First issue of New Zealand Listener published

30 June 1939

Cover of the first issue of the NZ Listener (Alexander Turnbull Library, S-L-1249-COVER)

Free to all radio licence holders, the New Zealand Listener soon expanded beyond its original brief to publicise radio programmes. Today it is the country’s only national weekly current affairs and entertainment magazine.

From major investigative stories to crosswords, the Listener has published the serious, the trivial and everything in between. Features such as a 1939 war diary about clothes for the well-dressed soldier, Aunt Daisy’s instructions for cooking a swan, and the recent ‘Power Lists’ of influential New Zealanders have traced changing preoccupations over the years.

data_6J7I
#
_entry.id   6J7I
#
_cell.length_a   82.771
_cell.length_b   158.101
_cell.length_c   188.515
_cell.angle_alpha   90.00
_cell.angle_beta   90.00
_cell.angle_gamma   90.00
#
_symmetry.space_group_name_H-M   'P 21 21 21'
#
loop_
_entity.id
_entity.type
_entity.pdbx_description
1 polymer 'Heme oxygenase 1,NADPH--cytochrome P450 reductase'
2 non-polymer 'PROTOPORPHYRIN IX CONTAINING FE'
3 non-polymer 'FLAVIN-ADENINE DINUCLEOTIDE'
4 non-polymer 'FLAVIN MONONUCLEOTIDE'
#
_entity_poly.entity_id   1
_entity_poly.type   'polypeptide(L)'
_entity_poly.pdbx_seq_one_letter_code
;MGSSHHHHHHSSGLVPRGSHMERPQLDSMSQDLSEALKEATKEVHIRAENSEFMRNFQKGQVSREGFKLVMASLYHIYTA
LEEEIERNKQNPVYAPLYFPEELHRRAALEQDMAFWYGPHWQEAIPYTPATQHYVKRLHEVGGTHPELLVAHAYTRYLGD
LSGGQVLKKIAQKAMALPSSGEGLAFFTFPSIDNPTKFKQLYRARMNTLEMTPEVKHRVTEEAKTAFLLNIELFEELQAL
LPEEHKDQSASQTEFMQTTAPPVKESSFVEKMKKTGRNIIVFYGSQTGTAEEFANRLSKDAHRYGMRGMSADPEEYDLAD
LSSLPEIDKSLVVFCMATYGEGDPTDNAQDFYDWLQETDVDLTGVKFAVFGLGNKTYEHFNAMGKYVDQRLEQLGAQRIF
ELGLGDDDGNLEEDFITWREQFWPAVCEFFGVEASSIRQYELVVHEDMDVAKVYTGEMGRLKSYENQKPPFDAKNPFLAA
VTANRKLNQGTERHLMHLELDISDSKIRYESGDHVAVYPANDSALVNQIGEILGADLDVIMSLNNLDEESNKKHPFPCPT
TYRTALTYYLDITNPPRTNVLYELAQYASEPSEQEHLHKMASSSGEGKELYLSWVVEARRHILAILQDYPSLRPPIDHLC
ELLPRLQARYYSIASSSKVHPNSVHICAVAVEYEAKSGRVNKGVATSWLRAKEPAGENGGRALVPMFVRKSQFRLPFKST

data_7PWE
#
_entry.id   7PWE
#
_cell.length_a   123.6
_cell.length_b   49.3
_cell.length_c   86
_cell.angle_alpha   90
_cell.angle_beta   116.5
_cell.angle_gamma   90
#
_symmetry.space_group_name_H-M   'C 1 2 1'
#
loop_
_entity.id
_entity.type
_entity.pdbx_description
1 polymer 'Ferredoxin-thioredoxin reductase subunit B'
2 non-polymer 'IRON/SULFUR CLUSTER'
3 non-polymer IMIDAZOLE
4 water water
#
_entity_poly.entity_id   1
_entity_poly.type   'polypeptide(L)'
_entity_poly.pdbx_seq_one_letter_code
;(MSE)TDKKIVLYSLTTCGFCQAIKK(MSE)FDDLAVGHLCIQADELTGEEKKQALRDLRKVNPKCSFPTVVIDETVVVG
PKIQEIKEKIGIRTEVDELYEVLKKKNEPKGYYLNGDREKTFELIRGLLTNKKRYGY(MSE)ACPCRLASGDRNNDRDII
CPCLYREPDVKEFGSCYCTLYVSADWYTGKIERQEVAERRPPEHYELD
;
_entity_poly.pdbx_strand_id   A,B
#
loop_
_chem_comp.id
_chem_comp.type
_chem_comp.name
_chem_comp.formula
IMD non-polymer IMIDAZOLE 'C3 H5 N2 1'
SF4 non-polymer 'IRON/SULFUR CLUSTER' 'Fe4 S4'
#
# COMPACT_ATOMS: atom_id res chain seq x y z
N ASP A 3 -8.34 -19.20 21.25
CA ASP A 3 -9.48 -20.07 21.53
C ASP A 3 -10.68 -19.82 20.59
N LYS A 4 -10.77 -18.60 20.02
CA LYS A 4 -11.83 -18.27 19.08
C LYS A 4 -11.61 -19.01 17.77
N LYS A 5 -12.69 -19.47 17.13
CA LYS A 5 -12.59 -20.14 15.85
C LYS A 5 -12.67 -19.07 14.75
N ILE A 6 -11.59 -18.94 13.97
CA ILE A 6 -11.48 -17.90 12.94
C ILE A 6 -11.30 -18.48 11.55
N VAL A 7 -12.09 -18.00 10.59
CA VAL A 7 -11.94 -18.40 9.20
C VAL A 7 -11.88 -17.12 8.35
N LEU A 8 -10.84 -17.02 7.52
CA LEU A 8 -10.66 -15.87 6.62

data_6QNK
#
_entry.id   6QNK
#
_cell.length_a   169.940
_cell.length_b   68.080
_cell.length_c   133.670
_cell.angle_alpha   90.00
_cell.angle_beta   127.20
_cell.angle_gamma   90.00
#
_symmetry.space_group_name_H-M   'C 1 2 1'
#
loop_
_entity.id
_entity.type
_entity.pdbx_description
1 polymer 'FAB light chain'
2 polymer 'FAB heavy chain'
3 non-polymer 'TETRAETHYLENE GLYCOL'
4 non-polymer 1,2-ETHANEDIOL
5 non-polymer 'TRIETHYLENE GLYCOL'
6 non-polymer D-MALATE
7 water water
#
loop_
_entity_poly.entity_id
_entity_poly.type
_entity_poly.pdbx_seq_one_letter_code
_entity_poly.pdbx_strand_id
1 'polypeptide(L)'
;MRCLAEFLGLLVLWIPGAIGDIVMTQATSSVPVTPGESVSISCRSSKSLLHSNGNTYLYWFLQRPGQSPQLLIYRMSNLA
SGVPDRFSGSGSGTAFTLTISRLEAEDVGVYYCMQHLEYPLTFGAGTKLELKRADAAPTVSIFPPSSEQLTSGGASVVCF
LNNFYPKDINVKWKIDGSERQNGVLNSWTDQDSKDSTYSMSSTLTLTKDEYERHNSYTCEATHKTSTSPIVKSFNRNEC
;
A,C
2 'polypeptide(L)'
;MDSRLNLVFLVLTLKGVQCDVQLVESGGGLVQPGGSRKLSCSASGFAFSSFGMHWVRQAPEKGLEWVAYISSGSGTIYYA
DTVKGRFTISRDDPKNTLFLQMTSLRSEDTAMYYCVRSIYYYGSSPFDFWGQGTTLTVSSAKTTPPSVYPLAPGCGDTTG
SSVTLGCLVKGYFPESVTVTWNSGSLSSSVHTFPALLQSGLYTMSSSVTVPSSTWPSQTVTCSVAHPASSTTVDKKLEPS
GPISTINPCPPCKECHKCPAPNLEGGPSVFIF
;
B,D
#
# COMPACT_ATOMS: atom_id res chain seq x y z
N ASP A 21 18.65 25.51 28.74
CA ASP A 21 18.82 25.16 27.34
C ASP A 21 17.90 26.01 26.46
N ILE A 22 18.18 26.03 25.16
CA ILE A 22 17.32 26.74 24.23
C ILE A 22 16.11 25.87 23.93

From the outset, the arts were a major focus for the Listener, which has published works by leading figures such as James K. Baxter, Janet Frame and Maurice Shadbolt.

The Listener’s paid circulation peaked at 375,885 in 1982. Some feared its demise when it lost its monopoly on programme schedules in the free-market 1980s, but it adapted and survived. In 1990 the Listener was sold to New Zealand Magazines, and it is now published by the Hamburg-based Bauer Media Group. In the 2010s it remains one of New Zealand’s top-selling magazines.